Moscow is an excellent venue for devoted drama connoisseurs, even if you don’t speak Russian. Here are five foreign-friendly performances (with subtitles) to quench your theatrical thirst.

Boris Godunov  – Bolshoi Theater

This story of intrigue, betrayal, and struggle for the Russian throne is the pearl in the crown of the Bolshoi Theater this season, and it’s somewhat like the Russian equivalent of Game of Thrones. Poet Alexander Pushkin popularized this true story of Tsar Boris Godunov and late 16th century Moscow court intrigue when he published his play in 1831. Almost 40 years later, however, Modest Mussorgsky transformed the play into an opera, which is now regularly performed on Moscow’s main stage.

The two September performances were sold out, but tickets are available for the end of October and range from 2,800 to 8,000 rubles ($50 – $140).

English subtitles appear on a screen at both the Bolshoi’s historic and new stages. As a rule, all operas at the Bolshoi have English subtitles.

Find the performance schedule here.

…Souls – Pyotr Fomenko Workshop Theatre

Nikolai Gogol’s characters intertwine in this performance, based on the author’s famous book, Dead Souls, which is famous as a ferocious satire on social mores and structures in early 19th century Russia. The authors promise “a mix of buffoonery, the search for truth, eccentricity, satire, and violations of commonly accepted rules.” The trailer, certainly looks grotesque, though promising.

This surreal “search for truth” will cost you between 1,000 and 7,000 rubles ($17-$120).

Upon request, non-Russian speakers are provided with tablets that support subtitles in various languages, including English. Almost all performances at the Pyotr Fomenko Workshop Theater are equipped with tablets, but they need to be booked at least one day before the show. For more details, go here.

Dead Souls – Gogol Center

This modernist interpretation of Gogol’s literary classic is staged by Kirill Serebrennikov, the famous theater and movie director. Judging by the fact that most seats for the performance on Sept. 26 are already sold out, it’s quite clear that the famous 19th-century novel is still timely and relevant to people today. Fees for remaining tickets range from 1,500 to 3,000 rubles ($25 – $50).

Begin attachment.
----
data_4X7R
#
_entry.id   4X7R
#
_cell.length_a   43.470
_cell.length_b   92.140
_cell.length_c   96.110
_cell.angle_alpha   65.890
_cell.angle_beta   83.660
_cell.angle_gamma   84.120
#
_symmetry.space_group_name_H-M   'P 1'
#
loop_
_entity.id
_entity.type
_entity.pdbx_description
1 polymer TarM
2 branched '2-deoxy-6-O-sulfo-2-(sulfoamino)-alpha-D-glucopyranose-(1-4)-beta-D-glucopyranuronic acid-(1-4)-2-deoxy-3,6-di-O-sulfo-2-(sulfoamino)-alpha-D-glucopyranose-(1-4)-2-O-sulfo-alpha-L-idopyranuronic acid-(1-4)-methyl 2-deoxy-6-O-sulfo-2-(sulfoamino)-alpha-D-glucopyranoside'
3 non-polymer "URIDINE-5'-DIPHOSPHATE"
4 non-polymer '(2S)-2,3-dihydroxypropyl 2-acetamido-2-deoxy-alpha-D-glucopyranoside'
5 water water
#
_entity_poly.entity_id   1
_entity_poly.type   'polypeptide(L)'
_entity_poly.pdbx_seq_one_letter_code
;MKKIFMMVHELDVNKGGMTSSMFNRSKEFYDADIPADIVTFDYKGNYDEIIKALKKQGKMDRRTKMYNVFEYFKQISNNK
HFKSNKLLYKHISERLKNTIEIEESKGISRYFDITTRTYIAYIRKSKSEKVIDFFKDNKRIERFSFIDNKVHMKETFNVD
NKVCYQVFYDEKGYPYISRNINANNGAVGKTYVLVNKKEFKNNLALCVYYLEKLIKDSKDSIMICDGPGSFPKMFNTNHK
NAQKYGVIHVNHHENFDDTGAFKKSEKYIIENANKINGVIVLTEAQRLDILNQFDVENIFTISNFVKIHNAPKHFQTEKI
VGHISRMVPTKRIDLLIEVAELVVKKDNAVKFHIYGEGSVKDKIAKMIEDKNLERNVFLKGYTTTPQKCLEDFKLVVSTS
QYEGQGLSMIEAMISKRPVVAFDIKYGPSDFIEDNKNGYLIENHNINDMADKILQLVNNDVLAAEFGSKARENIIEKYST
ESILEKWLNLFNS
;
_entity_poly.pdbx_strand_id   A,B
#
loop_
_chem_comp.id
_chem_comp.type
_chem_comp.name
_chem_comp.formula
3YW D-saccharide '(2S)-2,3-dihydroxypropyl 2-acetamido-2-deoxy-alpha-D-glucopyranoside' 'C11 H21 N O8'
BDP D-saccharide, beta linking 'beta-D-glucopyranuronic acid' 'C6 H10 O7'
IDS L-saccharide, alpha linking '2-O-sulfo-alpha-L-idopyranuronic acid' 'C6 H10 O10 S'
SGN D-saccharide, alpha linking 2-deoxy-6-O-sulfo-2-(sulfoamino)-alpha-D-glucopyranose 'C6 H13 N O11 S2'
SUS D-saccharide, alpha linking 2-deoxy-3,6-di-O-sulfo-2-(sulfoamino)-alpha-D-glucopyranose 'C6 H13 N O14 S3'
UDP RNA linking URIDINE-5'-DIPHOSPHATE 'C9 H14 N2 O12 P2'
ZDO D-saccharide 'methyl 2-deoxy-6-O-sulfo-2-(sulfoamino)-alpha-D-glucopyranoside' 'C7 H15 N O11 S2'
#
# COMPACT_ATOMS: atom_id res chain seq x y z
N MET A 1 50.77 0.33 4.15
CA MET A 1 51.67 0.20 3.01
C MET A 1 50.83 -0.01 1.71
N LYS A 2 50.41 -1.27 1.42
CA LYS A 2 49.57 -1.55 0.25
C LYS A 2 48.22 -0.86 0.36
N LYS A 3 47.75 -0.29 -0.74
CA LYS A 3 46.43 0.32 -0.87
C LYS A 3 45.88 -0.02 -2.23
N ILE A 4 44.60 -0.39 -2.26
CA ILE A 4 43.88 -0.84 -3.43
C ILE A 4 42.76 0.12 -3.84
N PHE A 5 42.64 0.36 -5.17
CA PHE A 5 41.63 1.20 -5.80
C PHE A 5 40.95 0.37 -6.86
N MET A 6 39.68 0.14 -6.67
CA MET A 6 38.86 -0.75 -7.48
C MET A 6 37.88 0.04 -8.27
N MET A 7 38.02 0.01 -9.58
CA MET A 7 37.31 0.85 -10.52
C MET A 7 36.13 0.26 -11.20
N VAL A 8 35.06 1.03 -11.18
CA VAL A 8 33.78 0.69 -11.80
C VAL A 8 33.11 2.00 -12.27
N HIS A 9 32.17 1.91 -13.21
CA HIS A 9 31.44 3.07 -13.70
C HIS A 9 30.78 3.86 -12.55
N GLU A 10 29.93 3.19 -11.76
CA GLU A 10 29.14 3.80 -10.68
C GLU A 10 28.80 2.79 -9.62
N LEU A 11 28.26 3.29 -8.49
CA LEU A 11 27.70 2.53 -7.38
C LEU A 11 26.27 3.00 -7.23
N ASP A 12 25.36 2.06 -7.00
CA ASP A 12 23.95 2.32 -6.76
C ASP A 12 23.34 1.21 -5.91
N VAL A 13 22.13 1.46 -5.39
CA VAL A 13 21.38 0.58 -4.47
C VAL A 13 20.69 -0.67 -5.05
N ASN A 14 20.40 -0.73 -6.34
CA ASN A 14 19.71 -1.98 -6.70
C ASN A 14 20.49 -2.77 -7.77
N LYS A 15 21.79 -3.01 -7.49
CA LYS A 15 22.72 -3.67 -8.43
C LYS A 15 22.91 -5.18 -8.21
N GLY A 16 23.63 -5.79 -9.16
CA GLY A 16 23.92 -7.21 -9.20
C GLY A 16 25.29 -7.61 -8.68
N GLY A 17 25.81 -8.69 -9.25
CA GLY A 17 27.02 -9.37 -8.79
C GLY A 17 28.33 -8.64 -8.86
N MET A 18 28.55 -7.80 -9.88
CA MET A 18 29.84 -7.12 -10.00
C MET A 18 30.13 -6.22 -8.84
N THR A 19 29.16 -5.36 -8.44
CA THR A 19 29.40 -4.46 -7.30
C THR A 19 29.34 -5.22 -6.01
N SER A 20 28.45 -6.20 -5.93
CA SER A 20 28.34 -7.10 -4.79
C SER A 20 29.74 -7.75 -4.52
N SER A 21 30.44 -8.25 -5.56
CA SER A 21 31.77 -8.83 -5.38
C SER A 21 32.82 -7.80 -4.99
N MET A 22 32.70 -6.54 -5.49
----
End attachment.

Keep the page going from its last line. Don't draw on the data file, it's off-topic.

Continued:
Note: this might be the only one of Serebrennikov’s performances available with English subtitles.

Educating Rita – Mayakovsky Theatre

The Moscow English Theatre (MET) is bragging that Lord Melvyn Bragg, a British broadcaster, has described its new production, Educating Rita, as a truly “magnificent” performance. This comedy about a young hairdresser and a not so young professor will be on stage at the Mayakovsky Theatre on Oct. 7 and 8. Founded in Moscow in 2013, the MET specializes in staging exclusively English language productions in the Russian capital and now calls the Mayakovsky venue its home.

Tickets for the October show range from 1,200 to 1,900 rubles ($20 – $35), and for updates on premiers visit the MET’s website or follow the theatre on Facebook.

The Blue Bird – Stanislavsky Electrotheater

This “life story” of the theatre’s two former actors is fictionalized and performed in three parts over three separate evenings, all directed by the famous Boris Yukhananov, who is also the theatre’s artistic director. The core idea is to let the characters, Vladimir Korenev and Aleftina Konstantinova, talk about the war years, their childhood, as well as filmmaking, and their colleagues at the Stanislavsky Theater.

The first evening opened on Sept. 16 and the other two followed on Sept. 17 and 18. Seats ranged from 1,000 to 5,000 ($17 – $90). For more details, visit the official webpage. The Stanislavsky Electrotheater regularly stages performances that accommodate foreign audiences. The details, however, should be checked in advance.

This post originally appeared on Russia Beyond The Headlines on September 15, 2017 and has been reposted with permission.

This post was written by the author in their personal capacity.The opinions expressed in this article are the author’s own and do not reflect the view of The Theatre Times, their staff or collaborators.